China strikes back again with its annual report on US human rights violations

For yet another year, Beijing continues its strategy of ‘the best defense is a good offense’
Apr 24, 2018 · 3 min read
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In a tradition like no other, China has retaliated yet again to the United States’ annual human rights report by issuing one of its own focused on all of the “human rights violations” that were committed by the US in the past year.

As usual, the report, which was published on Tuesday, begins by condemning the US for “posing once again” as the world’s “human rights judge,” while failing to adequately evaluate its own record:

On April 20 local time, the State Department of the United States released its country reports on human rights practices for 2017, posing once again as “the guardian of human rights” and a self-styled “human rights judge.” It continued to point fingers and cast groundless blame on the domestic affairs and human rights situation of other countries as if it had the most perfect human rights condition in the world. However, looking back on the year of 2017, even those with the slightest sense of righteousness will find that the human rights record of the United States itself remained tarnished and showed a continued deterioration tendency.

The 14-page report is filled with paragraph upon paragraph detailing the many problems with American society and government — from a widening wealth gap to systemic racial discrimination — all the usual criticisms that China has made against the US over the years.

In particular, China always makes sure to highlight America’s problem with gun violence — with the mass shooting in Las Vegas last October that left 58 dead at the top of the list — along with its tendency to bomb other countries’ civilians.

Additionally, China uses every opportunity it can to take shots at the US system of government, citing “several polls of American scholars” which found that most believe that the “quality of democracy in the United States had been plateauing for decades, and that American democracy is drowning in money.”

The report was accompanied by a customary editorial in the nationalistic Global Times, titled “US has no grounds to judge human rights,” that takes aim at the annual State Department report on human rights, which included its usual criticisms of China over issues like freedom of speech and repression of ethnic and religious minorities.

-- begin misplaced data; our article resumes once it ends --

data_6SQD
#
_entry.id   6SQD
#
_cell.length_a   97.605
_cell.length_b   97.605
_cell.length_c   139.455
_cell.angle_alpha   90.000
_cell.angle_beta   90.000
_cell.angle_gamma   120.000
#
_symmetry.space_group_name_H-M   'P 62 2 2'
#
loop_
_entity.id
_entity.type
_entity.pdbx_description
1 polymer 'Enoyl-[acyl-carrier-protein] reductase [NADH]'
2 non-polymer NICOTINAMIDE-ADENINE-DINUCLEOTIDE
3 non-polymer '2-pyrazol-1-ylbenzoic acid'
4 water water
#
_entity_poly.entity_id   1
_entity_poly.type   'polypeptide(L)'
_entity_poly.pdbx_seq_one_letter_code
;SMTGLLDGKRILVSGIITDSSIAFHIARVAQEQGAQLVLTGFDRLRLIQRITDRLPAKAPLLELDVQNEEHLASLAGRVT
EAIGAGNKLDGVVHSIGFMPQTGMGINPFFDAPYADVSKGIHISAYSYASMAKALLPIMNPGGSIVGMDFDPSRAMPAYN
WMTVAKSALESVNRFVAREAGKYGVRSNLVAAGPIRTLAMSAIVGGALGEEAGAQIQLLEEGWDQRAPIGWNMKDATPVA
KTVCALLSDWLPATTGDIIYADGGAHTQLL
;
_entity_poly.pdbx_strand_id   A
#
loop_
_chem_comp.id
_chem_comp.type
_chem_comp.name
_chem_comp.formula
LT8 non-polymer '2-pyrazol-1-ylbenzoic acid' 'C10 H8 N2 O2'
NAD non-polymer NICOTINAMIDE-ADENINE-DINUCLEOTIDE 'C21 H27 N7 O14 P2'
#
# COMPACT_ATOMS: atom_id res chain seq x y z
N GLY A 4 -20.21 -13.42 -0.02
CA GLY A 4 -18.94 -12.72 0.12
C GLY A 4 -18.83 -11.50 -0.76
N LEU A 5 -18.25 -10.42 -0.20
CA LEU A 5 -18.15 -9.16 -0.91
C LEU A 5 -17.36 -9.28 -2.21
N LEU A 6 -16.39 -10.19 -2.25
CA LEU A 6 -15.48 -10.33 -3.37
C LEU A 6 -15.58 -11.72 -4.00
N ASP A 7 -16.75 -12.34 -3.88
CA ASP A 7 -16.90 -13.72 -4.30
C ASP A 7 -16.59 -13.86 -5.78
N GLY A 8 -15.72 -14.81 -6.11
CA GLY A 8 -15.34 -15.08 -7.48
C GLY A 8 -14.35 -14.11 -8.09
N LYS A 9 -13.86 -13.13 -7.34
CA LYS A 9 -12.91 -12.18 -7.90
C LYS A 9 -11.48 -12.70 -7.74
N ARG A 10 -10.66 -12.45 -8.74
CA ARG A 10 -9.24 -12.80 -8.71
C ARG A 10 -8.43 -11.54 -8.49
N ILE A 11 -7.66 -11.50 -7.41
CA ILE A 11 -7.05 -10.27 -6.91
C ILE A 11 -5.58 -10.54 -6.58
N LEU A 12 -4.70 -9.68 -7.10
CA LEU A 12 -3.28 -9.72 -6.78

After claiming that “an increasing number of serious loopholes have been found in the West’s human rights system,” the editorial asserts that, in fact, Chinese people have a “broader understanding” of human rights than do people in the West.

Since China’s reform and opening-up, the country’s human rights cause has witnessed a historic leap alongside economic and social development. Except for a few radical activists, the overwhelming majority of the Chinese people have felt and enjoyed the changes.

Chinese people’s understanding of human rights is much broader than the West’s. A prosperous life, social fairness, clean public toilets, leisure of traveling, and not being susceptible to feelings of inferiority caused by poverty are all tangible human rights. Western human rights are not excluded, but it’s annoying that the West uses them as cards to hit at China.

The report continues China’s “the best defense is a good offense” strategy when it comes to human rights. Beijing has issued the same kind of report each year since the late 1990s. In 2016, a CCTV documentary on American human rights offenses was even aired, filling in millions of Chinese viewers on the “dirty secrets” of their country’s greatest competitor.


China in bite-sized portions

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